the one that would meet with the greatest
resistance for the simple reason that it is
totally new, and in the past a China-dominated
East Asia, including Korea and Vietnam, never cast
its shadow over the whole world.
This is a
political issue, but also very much a cultural
one. America's present domination, as well as
English colonialism before it, was and is created
by culture and secondarily supported by soldiers.
Hollywood movies, pop music, the international
press, and world-class universities are the stuff
that built the soft power of superpowers. And
their works of art - Shakespeare, but also the
imperialist Kipling - are voices that dominated
countries like India's still appreciate. Hollywood
went further, calling on talent from all over the
world to build its imagery, which represented the
world and not just America.
In the next 20
years, no matter which scenario occurs, will China
try to impose its culture on the world, or will it
do something else? The rigid political and
administrative systems suggest it would be simpler
to just push for more homegrown cultural
production. But the experience of Li An tells a
different story: China needs to hire talent from
abroad and also fully understand different
cultures. This is in a nutshell the secret of US
success. Without this, China is unlikely to pull
But there is also religion,
which Life of Pi is about. Just-published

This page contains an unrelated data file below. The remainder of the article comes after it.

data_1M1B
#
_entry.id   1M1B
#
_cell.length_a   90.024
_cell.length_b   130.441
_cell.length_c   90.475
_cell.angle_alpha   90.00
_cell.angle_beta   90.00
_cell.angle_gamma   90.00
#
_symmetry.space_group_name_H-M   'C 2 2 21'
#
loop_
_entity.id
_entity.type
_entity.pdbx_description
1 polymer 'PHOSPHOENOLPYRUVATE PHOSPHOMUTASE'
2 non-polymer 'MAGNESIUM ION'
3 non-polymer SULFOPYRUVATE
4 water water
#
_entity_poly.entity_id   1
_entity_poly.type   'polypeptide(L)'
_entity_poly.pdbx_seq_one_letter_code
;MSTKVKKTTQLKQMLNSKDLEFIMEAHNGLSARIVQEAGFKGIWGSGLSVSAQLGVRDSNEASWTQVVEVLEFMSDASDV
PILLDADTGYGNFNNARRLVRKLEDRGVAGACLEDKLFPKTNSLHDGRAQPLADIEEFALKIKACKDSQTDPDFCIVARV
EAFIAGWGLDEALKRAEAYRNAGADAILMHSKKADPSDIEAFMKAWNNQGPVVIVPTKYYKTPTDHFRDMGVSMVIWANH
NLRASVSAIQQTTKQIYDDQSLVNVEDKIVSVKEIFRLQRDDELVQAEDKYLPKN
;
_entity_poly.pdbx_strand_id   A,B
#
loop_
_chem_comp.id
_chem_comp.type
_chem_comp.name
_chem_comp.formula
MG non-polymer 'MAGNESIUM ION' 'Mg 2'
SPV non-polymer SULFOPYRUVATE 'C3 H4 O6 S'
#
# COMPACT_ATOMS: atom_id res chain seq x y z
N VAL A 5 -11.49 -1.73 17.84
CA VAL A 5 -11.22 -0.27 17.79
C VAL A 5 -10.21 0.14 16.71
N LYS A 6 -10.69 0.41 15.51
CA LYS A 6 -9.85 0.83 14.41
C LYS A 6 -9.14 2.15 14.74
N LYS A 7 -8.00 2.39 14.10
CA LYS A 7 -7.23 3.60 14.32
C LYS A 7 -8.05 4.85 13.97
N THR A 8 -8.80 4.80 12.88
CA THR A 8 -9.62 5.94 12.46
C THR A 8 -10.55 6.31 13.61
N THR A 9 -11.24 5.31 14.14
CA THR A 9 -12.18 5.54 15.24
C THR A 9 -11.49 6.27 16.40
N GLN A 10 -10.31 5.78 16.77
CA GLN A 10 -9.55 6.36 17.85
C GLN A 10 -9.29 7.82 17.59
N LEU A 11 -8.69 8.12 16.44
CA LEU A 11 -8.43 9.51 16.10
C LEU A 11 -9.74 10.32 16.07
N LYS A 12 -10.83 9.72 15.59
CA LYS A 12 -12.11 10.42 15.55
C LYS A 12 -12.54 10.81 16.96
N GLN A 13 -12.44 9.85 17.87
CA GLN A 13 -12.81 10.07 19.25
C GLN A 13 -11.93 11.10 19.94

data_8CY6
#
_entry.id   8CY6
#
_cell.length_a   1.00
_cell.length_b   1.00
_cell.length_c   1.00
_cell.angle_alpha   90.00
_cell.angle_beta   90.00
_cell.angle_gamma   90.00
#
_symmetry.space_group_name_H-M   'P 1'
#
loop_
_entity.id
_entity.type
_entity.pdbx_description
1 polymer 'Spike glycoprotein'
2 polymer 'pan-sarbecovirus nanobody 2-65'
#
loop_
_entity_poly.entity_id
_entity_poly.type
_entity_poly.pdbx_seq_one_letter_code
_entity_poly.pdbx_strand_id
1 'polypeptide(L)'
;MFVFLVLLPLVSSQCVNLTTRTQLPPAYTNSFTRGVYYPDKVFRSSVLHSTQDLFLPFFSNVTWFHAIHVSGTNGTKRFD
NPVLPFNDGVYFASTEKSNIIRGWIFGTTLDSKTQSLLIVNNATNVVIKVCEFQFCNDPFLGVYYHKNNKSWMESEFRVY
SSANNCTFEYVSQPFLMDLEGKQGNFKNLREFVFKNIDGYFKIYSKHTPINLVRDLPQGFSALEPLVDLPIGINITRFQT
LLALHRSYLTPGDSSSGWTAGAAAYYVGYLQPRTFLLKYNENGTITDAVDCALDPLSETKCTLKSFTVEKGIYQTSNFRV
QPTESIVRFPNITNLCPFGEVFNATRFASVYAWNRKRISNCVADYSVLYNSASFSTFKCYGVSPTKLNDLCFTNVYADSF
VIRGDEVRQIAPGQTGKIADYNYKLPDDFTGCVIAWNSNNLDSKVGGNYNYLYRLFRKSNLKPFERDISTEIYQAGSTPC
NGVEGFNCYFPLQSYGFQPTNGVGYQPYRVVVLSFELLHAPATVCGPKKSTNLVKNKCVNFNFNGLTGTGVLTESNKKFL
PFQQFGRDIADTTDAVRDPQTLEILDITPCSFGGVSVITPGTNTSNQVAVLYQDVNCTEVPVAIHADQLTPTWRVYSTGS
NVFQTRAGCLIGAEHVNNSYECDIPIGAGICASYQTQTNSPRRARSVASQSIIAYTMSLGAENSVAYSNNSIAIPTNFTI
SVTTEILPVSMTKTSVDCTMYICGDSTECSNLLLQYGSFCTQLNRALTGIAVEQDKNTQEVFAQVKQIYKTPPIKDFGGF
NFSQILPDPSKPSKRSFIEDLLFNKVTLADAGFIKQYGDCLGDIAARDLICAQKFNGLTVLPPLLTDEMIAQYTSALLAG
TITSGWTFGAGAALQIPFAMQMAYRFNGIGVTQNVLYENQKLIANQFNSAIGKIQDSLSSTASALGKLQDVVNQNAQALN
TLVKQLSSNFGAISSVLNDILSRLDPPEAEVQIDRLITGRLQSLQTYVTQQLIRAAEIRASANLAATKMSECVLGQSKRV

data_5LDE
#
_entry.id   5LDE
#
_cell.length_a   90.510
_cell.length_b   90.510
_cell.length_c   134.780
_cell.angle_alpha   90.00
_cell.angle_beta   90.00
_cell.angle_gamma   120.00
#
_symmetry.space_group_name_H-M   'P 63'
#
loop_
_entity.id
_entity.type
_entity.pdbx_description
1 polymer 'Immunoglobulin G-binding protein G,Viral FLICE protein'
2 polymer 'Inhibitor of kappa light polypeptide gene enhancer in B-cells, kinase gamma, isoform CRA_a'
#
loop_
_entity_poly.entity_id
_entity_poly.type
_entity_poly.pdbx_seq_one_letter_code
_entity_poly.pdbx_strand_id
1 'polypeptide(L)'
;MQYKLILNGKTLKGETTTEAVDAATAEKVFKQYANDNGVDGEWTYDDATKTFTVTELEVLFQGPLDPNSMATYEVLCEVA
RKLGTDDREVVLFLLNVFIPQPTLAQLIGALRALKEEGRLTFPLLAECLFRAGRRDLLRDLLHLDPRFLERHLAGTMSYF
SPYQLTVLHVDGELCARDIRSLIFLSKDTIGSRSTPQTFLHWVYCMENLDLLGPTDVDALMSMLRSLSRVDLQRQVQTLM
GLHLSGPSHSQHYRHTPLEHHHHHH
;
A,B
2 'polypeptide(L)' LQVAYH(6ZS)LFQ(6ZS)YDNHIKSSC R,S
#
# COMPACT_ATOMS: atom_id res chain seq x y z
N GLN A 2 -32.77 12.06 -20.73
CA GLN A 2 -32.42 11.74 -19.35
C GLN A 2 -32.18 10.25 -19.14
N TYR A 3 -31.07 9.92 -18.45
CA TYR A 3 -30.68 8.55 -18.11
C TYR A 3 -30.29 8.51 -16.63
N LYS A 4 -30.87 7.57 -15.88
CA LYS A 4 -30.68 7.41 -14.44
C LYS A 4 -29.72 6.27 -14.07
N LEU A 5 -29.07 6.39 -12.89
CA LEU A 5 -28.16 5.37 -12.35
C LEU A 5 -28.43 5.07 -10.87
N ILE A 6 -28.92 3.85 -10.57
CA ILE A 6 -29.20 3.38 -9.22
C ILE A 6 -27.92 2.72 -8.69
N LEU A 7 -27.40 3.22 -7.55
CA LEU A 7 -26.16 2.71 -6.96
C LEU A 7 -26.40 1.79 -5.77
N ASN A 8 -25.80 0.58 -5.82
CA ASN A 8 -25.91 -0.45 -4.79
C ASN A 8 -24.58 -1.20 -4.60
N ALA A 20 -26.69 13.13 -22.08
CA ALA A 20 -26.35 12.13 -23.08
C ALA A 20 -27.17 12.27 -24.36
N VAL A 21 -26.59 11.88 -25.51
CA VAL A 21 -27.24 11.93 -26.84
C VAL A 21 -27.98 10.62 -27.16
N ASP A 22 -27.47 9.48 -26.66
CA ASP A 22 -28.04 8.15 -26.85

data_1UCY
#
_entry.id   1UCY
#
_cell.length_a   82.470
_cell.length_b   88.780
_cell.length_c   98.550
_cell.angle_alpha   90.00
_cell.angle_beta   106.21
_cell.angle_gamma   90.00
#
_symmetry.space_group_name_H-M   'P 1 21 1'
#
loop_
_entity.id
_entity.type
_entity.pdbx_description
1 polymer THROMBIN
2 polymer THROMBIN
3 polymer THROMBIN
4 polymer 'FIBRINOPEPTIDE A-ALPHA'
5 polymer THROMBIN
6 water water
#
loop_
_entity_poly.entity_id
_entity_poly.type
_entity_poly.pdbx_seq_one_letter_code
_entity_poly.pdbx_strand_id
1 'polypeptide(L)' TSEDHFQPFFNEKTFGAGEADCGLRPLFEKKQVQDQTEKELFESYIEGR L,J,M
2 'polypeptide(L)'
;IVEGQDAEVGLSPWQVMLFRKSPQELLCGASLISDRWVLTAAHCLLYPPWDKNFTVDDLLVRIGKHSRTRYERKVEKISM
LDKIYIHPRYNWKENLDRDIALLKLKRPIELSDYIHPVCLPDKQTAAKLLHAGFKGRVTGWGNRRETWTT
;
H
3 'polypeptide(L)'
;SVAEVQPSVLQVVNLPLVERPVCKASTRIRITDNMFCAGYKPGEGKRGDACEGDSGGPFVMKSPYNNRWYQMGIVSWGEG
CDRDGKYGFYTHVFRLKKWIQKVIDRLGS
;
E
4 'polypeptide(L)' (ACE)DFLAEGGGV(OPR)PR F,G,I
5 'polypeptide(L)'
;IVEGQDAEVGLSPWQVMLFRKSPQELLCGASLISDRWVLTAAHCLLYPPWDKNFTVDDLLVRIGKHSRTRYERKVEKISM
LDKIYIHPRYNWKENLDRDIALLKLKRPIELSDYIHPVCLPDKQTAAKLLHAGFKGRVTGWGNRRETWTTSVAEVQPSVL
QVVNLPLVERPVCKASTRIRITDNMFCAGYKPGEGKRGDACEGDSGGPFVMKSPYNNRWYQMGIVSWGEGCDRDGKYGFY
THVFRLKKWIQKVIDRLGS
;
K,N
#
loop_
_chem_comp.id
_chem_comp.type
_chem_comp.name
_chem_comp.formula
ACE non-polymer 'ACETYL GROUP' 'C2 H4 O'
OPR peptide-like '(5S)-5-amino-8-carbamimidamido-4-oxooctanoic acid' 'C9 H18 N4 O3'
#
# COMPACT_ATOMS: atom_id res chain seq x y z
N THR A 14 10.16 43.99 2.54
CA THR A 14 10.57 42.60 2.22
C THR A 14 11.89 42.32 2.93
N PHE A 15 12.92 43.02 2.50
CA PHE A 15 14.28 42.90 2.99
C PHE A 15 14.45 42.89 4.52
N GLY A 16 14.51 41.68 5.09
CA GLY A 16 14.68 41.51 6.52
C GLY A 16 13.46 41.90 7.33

research from the Pontifical Gregorian University
in Rome, "China Today: Challenges And Prospects
For The New Evangelization" by Yan Kin Sheung
Chiaretto, addresses some of these questions. Dr
Yan explains the present Chinese social necessity
Traditional Taoism and
Confucianism are not real religions, and do not
satisfy the present search for a new meaning of
life in China. Catholicism and Christianity could
be an answer to this, argues Yan. Moreover, China
may be the real, true new frontier for the
Catholic Church. India, the other super-country
population-wise, is extremely religious, as the
Life of Pi also demonstrates.
hard, Yan argues, for other religions to make
inroads in India, despite the presence of
Christianity dating from the time of St Thomas in
the 1st century AD. The Hindu religion is part of
Indian identity, and with the birth of Pakistan,
the massive spread of Islam, a different religion
from abroad, broke the subcontinent.
is different: traditional Taoism and Confucianism
are not religions, and Buddhism, like
Christianity, is a foreign religion, which didn't
break the country but took a new life in China.
The long-term question is why Christianity, which
arrived in China shortly after Buddhism and at the
same time of Islam, didn't manage to take root in
Yan does not offer an answer to
this but discusses the Chinese attention to
religious cross-cultural ties. He shows that the
image of the Mexican Madonna of Guadalupe feels
closer to the Chinese than the blonde, blue-eyed
Madonna coming from Europe. It seems to be much
about how you tell a story.
Francesco Sisci is a columnist
for the Italian daily Il Sole 24 Ore and can be
reached at firstname.lastname@example.org